An adventure on SQL Server performance and features

Use SQL Server on Docker for Windows, the easy way

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I wanted to install and test SQL Server 2019 on a new machine, without the hassle to create a VM from scratch, since I had none of my resources from this new place, that’s when I remembered about Docker and how Microsoft is slowing reaching feature parity for SQL on LInux , moreover, I didn’t need any of the unsupported stuff, so.

I didn’t find a straightforward guide that said “do this and that’s it” and everybody lost themselves in useless words for which I didn’t have the time to read, so, here I am writing it myself.

Prerequisites

Docker for Windows, duh, install it
If you haven’t, you may have to enable Hyper-V on your windows Machine (if you’re the kind of person to read this blog I expect you to have it already enabled)

SQL Server Download and Installation

It’s as easy as opening PowerShell and typing:

docker pull mcr.microsoft.com/mssql/server:2019-GA-ubuntu-16.04

Where 2019-GA-ubuntu-16.04 is the version of SQL Server that I want to install, in my case SQL Server 2019 RTM, that’s called a “Tag” , you can use other tags to install a different version of SQL Server, the full list of Tags is on the Microsoft SQL Server Docker Hub

The pull process will download and compose the image for you, ready for deploy, to actually create your docker instance, another command is required:

docker run `
--name sql2019 `
-p 1433:1433 `
-e "ACCEPT_EULA=Y" `
-e "SA_PASSWORD=This is a password,ok?" ` 
-v D:\SQL:/sql `
-d mcr.microsoft.com/mssql/server:2019-GA-ubuntu-16.04

Let’s analyze the meaning of each parameter:

  • –name sql2019
    • The name of the Docker container (different than the name of the SQL instance), useful to quickly reference to the container in docker
  • -p 1433:1433
    • The range of ports to expose, in this case the default SQL Server port
    • Map a TCP port on the host environment (first value) with a TCP port in the container (second value). In this example, SQL Server is listening on TCP 1433 in the container and this is exposed to the port, 1433, on the host.
  • -e “ACCEPT_EULA=Y”
    • It’s mandatory to accept the EULA to execute any instance of SQL Server Anywhere
  • -e “SA_PASSWORD=This is a password,ok?”
    • The SA password configured in the instance
    • Important , be sure to follow the Microsoft password policy (8 characters, UpperCase+Lowercase, etc..) when setting this one otherwise the container will shut itself down after a few seconds and you won’t understand why
  • -v D:\SQL:/sql `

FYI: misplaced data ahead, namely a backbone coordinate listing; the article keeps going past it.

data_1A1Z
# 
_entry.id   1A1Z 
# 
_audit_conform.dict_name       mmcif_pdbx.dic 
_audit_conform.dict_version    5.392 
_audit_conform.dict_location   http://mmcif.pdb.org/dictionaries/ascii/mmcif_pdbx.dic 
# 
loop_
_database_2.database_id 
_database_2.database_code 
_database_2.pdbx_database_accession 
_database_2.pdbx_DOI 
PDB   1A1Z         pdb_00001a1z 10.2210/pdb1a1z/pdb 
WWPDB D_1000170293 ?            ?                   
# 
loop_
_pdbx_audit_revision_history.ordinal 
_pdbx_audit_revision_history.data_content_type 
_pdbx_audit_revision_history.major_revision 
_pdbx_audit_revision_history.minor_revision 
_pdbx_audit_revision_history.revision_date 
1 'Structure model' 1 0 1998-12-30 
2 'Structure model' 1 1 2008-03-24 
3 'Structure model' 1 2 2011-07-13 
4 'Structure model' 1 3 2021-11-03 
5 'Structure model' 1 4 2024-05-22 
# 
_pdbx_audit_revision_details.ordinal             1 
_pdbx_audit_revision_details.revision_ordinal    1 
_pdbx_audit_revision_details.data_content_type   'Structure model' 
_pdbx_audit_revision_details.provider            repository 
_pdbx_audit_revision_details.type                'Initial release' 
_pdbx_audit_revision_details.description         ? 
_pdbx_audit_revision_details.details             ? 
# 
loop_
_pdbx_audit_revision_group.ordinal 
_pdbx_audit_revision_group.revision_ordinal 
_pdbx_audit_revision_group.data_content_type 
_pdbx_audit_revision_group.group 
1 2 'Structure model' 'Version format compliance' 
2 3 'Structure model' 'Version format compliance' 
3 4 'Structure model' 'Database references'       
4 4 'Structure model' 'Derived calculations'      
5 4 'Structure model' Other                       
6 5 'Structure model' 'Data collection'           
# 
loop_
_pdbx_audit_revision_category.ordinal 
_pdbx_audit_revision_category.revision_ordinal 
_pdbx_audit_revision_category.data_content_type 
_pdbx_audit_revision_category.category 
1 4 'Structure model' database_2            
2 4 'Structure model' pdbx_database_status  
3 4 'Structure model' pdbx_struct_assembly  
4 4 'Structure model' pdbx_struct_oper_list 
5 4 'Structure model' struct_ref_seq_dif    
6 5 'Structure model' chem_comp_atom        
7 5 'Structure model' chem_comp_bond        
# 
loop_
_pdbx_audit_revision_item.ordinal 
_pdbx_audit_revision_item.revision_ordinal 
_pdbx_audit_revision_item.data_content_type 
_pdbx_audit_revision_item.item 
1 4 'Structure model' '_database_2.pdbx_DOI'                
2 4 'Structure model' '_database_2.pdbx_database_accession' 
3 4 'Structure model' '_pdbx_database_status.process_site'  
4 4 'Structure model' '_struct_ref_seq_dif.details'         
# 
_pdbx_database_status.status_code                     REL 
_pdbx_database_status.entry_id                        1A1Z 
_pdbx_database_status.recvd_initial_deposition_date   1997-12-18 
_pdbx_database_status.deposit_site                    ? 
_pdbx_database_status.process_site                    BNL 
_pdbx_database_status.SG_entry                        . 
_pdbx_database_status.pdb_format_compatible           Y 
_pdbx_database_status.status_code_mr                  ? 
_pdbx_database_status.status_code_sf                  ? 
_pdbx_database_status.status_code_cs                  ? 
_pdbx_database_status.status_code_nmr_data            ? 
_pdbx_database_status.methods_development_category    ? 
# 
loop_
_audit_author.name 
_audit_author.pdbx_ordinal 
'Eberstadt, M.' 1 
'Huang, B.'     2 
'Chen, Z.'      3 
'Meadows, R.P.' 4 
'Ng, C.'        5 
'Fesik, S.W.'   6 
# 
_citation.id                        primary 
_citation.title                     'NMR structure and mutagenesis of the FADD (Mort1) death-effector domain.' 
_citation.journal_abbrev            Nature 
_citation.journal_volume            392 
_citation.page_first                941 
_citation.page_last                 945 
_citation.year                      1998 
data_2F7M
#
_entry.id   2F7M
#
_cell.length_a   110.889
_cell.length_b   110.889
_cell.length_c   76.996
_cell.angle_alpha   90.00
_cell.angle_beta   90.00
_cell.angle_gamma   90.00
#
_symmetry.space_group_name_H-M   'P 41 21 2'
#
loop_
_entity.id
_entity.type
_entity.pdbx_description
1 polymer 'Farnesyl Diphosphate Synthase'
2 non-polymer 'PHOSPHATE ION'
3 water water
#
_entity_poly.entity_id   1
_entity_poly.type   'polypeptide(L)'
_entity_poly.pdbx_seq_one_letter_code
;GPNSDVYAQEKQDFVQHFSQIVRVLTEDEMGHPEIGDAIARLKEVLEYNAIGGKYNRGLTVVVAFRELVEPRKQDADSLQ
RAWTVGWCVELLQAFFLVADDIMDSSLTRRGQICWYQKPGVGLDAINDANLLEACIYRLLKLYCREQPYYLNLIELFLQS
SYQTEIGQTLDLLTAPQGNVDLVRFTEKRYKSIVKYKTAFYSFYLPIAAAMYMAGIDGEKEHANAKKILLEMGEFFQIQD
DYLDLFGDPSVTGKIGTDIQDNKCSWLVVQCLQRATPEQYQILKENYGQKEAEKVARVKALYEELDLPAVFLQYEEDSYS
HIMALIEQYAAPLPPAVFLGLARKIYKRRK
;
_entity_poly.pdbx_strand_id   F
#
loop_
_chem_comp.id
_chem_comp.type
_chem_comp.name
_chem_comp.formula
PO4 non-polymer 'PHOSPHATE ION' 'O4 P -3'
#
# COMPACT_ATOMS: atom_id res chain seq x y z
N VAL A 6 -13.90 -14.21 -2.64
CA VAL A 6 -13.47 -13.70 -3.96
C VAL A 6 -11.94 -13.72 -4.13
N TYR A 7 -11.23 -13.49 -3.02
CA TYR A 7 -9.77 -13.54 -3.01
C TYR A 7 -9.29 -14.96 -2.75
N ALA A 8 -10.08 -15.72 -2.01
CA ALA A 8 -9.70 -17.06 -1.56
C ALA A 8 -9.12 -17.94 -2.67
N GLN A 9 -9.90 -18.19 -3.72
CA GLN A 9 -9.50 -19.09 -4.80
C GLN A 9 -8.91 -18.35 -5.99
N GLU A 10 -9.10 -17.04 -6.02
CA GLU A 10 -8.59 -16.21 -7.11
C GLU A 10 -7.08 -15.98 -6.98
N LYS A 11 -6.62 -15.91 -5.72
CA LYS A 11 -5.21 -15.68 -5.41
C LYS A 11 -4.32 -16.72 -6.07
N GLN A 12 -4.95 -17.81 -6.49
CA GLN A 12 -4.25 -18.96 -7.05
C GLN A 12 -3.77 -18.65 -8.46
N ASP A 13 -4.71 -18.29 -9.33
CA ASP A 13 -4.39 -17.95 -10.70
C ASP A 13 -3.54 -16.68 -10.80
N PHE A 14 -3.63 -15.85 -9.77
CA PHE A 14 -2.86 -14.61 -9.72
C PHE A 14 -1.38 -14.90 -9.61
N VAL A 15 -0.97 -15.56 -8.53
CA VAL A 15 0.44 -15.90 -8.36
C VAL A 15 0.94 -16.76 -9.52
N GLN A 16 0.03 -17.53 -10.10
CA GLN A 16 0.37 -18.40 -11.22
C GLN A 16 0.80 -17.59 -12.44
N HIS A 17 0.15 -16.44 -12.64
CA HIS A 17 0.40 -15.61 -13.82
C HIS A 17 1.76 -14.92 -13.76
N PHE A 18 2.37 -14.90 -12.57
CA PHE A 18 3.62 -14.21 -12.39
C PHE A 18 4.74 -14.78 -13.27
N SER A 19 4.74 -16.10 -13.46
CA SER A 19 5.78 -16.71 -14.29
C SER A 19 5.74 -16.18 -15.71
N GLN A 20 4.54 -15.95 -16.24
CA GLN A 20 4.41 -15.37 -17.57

• This command is used to mount a windows folder inside the container, in this case the folder “D:\SQL” will be mounted to the path “\sql” in the container
    • In this way you can share files (backups, scripts, …) from the host machine to the container
    • If it’s the first time that you share a drive in Docker you’ll get a notification asking if you want to share the drive, of course if you want to proceed you’ll have to confirm
      Your antivirus could interfere with this step, if you have any issue please google “nameofyourantivirus docker volume share”
  • -d mcr.microsoft.com/mssql/server:2019-GA-ubuntu-16.04
    • Finally, this specifies the image, of course I’m using the one I pulled before

That’s it! Done.

Useful Notes

Docker commands

Some useful docker commands:

docker start sql2019 #Starts your container
docker stop sql2019  #Stops your container
docker ps            #shows the list of running containers, if you want to check if it's still running
docker ps -a         #shows the not running containers too

SQL Server Connection and Usage

To connect to the instance use localhost as host, SQL Authentication, sa as username and the password set above as the password, that’s it!

Finally, keep in mind that the shared path that I’ve set up is \sql , so, to restore a backup you would simply copy it in the shared windows folder (in this case D:\SQL) and tell SSMS/TSQL to read from there:

Fun Fact: In the SSMS GUI you have to use the backslash (\sql) in the path as in windows (see screenshot above), while the actual path in the container, which is Linux, us with forward slashes (/sql) :

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Emanuele Meazzo

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An adventure on SQL Server performance and features

Emanuele Meazzo

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